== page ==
Victory Garden Series: Nothing Beats a Homegrown Tomato!

By HF&G Horticulturist Dawn Gerlica

One of the most common reasons people decide to start home vegetable gardens is to get good tomatoes. Science has developed tomatoes for grocery stores that are easier to transport across the country without becoming mush, but those little golf ball mimics are missing the taste and texture of a homegrown tomato.

Tomatoes originally came from Central and South America where the seasons are long and warm –conditions tomatoes love. In Ohio, we have to start the seeds indoors a few months before the last frost to get the long season and then we hope for a warm summer. Cooler summers will produce some fruits, but the plants will not be as happy and won’t produce as well as a good warm season.

How to Plant

When planting tomato seedlings in the garden, it’s important to remember that they are one of the few plants that actually react well to being planted deep. Most plants prefer to be transplanted to the same depth they had been growing. Tomatoes will grow roots along the stem and if you plant a bit more of the stem under the soil every time it is transplanted, the root system will increase and strengthen the whole plant.


As the plants grow, they produce side shoots where the leaf meets the stem. These side shoots are sometimes referred to as suckers. In the wild, tomato vines were ramblers that covered everything. If allowed to grow, the side shoots will quickly cause the plant to become wide and unruly. Although more tomatoes may be produced, they will be smaller and could overwhelm the plant. Removing side shoots while they are small produces a stronger plant that is more in control. Remove shoots every one to two weeks by bending them back and forth to break them off  or use a knife for larger stems. If you grow determinate varieties, these plants will stay smaller so pruning is less necessary.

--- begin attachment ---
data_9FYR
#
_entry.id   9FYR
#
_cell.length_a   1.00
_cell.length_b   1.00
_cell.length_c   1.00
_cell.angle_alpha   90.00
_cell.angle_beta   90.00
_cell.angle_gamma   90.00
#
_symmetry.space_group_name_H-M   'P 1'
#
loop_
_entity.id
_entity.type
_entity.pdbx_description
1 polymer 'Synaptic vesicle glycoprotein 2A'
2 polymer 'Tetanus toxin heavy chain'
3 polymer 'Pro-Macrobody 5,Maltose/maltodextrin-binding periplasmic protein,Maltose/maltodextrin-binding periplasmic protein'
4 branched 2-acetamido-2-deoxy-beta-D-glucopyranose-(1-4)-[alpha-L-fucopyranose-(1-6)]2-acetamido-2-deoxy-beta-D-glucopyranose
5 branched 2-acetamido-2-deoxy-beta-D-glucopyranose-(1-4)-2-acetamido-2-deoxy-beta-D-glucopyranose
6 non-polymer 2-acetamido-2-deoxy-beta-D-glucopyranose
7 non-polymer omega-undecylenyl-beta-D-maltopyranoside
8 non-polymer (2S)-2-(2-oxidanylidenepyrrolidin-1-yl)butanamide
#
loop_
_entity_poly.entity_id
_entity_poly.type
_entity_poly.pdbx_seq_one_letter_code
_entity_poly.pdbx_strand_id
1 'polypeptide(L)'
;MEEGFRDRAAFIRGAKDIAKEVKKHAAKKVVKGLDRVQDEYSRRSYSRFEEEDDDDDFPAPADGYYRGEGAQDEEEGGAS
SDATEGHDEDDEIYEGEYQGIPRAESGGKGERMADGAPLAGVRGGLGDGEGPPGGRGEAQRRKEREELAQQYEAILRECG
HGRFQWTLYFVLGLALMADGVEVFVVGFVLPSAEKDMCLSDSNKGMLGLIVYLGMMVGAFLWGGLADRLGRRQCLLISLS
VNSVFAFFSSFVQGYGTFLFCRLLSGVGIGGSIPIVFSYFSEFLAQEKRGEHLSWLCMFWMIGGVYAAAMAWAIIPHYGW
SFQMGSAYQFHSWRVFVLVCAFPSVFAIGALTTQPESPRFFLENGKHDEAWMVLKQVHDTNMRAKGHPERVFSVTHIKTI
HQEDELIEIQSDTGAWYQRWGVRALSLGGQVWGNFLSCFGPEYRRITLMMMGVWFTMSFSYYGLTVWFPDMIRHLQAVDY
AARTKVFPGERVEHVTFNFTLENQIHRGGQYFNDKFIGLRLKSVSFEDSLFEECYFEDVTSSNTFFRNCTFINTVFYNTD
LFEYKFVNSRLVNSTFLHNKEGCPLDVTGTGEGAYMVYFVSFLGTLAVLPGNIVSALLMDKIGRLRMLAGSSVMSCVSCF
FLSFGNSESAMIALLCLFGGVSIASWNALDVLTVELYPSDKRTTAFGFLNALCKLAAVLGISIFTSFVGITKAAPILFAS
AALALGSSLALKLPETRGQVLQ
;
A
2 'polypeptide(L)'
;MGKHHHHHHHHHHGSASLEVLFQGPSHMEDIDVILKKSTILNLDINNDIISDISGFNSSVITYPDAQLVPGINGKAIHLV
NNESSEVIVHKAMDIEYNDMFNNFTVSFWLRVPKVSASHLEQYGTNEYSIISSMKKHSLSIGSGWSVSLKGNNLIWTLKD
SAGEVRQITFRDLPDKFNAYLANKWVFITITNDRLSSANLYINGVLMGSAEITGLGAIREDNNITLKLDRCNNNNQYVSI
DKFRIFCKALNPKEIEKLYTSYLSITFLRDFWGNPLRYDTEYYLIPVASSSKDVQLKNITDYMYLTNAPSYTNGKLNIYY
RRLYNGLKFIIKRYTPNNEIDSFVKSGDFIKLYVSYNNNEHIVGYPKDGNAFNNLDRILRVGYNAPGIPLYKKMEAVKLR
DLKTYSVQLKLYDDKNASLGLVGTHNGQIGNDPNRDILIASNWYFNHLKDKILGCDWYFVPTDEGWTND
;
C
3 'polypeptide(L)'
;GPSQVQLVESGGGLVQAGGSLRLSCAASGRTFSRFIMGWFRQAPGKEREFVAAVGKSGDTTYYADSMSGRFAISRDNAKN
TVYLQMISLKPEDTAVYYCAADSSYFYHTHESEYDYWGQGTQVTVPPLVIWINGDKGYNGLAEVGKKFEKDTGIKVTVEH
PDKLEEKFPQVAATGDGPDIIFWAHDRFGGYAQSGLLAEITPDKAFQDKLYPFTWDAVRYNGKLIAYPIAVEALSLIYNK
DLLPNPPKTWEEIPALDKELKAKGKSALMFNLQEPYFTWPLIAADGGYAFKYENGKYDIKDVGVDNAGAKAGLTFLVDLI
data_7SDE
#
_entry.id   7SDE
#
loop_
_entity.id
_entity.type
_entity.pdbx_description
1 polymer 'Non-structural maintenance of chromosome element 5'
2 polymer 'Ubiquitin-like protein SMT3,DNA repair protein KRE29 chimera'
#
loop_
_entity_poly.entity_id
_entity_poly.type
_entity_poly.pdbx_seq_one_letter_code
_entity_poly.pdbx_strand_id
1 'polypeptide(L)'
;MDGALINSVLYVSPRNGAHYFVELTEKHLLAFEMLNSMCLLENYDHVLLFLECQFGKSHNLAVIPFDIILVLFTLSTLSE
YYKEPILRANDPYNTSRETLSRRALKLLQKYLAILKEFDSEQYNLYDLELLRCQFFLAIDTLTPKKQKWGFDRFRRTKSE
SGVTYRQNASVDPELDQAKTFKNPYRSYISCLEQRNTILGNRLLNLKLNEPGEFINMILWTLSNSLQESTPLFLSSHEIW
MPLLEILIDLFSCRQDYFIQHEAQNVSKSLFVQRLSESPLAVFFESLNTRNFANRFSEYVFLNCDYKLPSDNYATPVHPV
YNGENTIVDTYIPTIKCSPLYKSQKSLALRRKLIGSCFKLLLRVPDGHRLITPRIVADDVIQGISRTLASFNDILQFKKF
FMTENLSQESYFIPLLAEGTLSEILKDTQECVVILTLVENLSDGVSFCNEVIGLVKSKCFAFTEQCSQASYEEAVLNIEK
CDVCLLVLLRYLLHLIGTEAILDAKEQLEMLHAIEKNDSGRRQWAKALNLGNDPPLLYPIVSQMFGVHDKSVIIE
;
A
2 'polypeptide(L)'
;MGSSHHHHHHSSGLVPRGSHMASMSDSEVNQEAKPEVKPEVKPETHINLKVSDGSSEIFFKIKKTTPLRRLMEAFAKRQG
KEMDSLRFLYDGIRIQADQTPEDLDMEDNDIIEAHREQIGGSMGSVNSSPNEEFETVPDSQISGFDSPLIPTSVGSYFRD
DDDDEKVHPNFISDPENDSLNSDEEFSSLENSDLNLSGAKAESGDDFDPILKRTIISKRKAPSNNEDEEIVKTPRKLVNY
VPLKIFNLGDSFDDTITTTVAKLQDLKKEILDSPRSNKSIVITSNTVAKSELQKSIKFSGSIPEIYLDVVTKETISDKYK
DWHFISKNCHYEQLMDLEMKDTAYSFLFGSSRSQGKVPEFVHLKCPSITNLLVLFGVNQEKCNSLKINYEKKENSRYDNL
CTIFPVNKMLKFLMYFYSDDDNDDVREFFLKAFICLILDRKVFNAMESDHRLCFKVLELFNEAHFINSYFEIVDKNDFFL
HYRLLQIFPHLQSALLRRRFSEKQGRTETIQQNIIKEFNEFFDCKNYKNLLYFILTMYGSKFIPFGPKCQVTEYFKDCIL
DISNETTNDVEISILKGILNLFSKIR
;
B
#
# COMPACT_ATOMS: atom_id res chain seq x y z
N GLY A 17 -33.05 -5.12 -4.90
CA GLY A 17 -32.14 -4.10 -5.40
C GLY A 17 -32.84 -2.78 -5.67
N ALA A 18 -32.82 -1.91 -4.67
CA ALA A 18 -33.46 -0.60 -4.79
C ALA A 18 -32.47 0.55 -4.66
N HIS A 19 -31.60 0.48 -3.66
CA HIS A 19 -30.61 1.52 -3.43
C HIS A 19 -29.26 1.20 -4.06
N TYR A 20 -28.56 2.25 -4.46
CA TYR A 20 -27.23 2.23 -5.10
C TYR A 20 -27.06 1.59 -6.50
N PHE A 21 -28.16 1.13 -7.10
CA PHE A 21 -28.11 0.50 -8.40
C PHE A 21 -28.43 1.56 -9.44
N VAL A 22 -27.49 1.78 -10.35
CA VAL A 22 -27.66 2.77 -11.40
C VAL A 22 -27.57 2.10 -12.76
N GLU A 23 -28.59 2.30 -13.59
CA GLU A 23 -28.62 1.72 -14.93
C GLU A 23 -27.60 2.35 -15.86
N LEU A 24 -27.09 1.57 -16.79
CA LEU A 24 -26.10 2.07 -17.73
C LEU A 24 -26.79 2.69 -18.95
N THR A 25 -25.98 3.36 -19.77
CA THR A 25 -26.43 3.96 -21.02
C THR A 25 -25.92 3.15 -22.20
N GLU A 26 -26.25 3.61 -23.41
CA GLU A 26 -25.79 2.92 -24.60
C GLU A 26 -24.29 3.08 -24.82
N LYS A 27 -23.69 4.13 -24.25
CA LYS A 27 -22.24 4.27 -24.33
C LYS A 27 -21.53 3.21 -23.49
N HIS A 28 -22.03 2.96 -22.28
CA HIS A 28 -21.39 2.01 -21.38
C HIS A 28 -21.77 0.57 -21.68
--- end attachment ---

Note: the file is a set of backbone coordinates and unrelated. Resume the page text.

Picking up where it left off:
Shot of tomato stem, flowers, and side shoot.

After removal of side shoot.

Because tomato plants are actually vines, there is a bit of maintenance required to keep them in a garden. Instead of allowing them to scramble across the ground, the plants should be trained and tied up with stakes or supports. Keeping the plants up off the ground keeps the fruit cleaner and limits soil borne pathogens. Another technique to limit disease is to remove the bottom leaves after the plant gets about three feet tall. The bottom leaves get splashed with soil and fungal spores that can spread to the rest of the plant so removing a bottom leaf or two will allow more air movement through the plant and help prevent fungus from getting started.

Watering and Fertilizing Tips

Although tomatoes do like warm temperatures, they do not like to dry out. A dry spell followed by water can cause tomato fruits to crack. Watering should be done deeply, meaning it should be given to the roots, not the leaves, and slowly so it really sinks in and doesn’t run off. If there is no rain, it should be done at least twice a week in warm temperatures, but keep an eye on the plants and water if they look stressed.

Tomato plants are heavy feeders which means they really want to be fertilized throughout the season. Fertilize when planting into the garden and then again after fruits have set. The plants really would like to have a light fertilizing every two weeks after that until frost. You can side dress the plants with compost to achieve this, but if using chemical fertilizers, try to keep it six inches away from the stem to avoid potential chemical burns to the plant.